Critical Failure: Books
As book pages in capital city broadsheets lose real estate to real estate pages, Hilary McPhee, Rebecca Starford, Gideon Haigh and Peter Craven ask what’s wrong with literary criticism in Australia. Are our editors up to scratch? Are critics being paid enough and given editorial scope to write with the depth and insight necessary to sustain writerly culture? And in what media does literary criticism belong?
Our panellists address the challenges of book criticism in Australia and those facing Australian literature as a whole - including the exclusion of books from high school and university reading lists. And while Craven expresses confidence that long form writing still has a comfortable home in newsprint, others suggest that the future of considered commentary lies elsewhere.
In a follow up piece published in The Age, Craven celebrated the discussion while exploring links between fandom and criticism. Starford, on the other hand, felt “frustrated and disappointed” by the experience, suggesting that critiques of online publishing should take a more nuanced, informed look, and that critics everywhere can benefit from an open, malleable understanding of their craft.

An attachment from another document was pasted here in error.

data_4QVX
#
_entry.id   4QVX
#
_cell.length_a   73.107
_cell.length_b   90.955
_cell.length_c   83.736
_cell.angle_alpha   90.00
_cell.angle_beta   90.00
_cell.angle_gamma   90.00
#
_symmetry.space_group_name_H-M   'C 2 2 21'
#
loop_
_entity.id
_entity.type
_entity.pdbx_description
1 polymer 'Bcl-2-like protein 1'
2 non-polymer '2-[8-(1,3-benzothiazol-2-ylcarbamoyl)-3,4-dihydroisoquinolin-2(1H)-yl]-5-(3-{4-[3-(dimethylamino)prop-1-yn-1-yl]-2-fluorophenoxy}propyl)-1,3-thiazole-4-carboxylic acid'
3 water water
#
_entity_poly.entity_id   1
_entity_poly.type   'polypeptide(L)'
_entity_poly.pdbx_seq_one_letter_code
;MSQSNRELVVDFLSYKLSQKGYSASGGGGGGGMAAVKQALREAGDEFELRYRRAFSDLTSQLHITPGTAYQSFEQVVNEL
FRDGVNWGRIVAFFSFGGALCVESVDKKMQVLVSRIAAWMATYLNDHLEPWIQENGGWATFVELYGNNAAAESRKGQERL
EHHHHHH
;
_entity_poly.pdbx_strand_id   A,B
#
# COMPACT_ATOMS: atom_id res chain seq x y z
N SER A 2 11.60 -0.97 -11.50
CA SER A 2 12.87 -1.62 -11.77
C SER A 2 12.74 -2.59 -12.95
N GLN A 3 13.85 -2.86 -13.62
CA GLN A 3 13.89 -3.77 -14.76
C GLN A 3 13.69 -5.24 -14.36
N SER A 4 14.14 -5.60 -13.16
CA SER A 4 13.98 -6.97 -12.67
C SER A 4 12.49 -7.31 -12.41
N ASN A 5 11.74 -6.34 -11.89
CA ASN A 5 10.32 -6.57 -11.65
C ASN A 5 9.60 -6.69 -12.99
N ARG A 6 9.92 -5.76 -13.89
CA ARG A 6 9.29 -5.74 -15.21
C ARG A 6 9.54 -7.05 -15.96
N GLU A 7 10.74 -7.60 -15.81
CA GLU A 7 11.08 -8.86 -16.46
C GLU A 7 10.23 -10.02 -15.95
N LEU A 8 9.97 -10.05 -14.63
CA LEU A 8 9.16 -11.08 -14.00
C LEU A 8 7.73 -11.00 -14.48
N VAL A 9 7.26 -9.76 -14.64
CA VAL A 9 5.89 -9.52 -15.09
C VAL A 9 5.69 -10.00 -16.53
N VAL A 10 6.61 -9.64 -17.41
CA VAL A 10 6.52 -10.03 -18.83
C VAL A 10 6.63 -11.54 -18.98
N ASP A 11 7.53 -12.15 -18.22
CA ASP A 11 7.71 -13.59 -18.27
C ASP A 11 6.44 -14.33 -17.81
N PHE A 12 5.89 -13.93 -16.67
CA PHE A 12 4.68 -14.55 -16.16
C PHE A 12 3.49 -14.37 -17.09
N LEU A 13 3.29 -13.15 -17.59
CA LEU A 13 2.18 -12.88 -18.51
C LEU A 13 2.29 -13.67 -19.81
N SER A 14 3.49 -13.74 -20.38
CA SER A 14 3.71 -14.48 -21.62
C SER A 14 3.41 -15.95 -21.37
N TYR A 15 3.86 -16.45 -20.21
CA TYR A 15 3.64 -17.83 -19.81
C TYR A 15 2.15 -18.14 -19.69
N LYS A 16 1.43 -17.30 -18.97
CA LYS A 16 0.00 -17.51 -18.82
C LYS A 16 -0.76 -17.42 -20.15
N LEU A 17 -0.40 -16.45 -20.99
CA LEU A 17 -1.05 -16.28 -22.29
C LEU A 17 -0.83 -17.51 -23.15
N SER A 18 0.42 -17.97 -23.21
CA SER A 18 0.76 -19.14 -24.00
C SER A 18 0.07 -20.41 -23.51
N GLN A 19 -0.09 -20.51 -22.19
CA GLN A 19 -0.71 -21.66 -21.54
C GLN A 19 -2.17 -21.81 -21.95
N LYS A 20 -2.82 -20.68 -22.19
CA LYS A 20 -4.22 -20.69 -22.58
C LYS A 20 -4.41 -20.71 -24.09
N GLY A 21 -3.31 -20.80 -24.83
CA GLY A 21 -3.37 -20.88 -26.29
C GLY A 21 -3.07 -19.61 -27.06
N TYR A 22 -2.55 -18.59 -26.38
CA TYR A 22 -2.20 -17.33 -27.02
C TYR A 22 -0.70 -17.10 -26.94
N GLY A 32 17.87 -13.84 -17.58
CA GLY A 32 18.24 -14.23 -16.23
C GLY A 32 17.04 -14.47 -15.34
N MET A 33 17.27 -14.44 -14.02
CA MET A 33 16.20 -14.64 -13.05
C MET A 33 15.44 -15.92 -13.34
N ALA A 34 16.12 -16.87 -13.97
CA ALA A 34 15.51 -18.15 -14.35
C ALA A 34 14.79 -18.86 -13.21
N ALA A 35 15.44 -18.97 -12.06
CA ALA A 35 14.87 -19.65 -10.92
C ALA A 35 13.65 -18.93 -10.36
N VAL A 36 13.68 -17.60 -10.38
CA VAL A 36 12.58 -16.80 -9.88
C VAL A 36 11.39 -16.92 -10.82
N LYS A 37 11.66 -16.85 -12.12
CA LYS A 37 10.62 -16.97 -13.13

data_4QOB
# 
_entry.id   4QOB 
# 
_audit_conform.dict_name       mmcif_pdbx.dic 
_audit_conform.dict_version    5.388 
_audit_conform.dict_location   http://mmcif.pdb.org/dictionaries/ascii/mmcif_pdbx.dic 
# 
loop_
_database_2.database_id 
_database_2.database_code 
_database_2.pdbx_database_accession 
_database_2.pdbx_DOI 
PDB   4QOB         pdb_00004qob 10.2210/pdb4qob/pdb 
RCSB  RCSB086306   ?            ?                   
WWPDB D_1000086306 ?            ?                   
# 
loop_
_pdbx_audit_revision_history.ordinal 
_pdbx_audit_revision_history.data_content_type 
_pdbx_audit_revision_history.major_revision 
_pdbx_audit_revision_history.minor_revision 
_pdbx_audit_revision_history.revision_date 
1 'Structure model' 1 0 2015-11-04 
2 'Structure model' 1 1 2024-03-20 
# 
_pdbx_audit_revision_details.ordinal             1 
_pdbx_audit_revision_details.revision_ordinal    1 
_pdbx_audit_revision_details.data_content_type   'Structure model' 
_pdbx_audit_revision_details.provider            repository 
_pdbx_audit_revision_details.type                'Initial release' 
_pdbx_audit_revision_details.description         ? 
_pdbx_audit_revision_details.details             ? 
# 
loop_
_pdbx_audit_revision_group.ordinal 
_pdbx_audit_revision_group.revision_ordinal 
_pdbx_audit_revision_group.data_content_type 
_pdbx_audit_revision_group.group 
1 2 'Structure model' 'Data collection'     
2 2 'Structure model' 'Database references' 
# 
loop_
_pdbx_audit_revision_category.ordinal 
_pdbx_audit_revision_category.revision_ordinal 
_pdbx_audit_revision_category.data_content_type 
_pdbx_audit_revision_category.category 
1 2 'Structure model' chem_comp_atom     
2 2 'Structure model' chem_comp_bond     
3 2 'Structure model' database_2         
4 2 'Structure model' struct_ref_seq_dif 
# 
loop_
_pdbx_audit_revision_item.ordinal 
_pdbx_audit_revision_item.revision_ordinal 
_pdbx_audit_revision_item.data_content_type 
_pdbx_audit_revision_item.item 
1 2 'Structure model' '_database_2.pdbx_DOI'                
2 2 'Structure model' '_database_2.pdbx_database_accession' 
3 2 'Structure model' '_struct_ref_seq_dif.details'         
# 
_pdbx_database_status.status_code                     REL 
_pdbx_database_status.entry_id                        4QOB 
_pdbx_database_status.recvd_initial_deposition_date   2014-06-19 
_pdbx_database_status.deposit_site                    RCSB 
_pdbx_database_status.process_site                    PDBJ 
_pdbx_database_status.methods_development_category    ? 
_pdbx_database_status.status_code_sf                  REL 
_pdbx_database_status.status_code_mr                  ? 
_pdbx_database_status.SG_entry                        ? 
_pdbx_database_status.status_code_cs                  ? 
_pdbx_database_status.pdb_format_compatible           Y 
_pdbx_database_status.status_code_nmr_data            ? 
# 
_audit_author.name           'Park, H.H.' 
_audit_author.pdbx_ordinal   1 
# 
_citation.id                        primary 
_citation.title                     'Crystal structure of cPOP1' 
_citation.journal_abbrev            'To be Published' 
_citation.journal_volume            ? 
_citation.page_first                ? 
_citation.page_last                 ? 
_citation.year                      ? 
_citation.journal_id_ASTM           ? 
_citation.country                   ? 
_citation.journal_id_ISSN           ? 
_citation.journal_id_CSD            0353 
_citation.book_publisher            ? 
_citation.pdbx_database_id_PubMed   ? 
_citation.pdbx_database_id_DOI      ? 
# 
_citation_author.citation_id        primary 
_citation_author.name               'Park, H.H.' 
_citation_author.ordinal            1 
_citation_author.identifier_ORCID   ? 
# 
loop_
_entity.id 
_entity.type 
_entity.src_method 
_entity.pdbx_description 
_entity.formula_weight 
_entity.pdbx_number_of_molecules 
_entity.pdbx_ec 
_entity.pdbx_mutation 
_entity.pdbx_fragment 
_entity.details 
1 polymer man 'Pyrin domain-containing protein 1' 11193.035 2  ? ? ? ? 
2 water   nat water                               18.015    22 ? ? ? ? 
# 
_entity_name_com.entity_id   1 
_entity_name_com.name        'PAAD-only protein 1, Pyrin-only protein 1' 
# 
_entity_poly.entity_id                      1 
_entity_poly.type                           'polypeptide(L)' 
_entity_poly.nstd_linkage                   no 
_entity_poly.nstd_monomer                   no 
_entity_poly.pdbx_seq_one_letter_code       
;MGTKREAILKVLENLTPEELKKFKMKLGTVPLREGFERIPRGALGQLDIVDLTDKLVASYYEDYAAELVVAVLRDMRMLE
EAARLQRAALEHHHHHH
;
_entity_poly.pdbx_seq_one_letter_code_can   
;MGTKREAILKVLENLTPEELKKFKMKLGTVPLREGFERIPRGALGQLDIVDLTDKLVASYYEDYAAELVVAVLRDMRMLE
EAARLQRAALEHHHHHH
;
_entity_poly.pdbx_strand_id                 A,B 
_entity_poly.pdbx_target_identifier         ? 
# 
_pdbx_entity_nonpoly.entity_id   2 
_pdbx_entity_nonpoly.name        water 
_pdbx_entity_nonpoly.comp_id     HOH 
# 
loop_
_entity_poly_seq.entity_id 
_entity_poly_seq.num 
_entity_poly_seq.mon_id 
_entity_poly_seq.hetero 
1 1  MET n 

Infinite Patience blogger Daniel Wood asserts that blogs allow for “perpetual elaboration on and refinement of standards”. Emmett Stinson meanwhile observes tension between “economic and ‘literary’ value” of books.
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Hilary McPhee was a founding director of McPhee Gribble Publishers and a Chair of the Australia Council for the Arts, the inaugural Vice Chancellor’s Fellow at the University of Melbourne, and a founding director of New Matilda.com.
Rebecca Starford is the associate publisher at Affirm Press and the co-founder and editor at Kill Your Darlings.
Gideon Haigh has been a journalist 32 years, published 32 books and edited seven others. His latest is book is Stroke of Genius: Victor Trumper and the Shot That Changed Cricket published in 2016 by Penguin Random House.
Peter Craven is one of Australia’s best-known literary critics. He edited Scripsi with Michael Heyward and was the founding editor of the Black Inc. Best Of annuals (Essays, Stories, Poems) and of Quarterly Essay.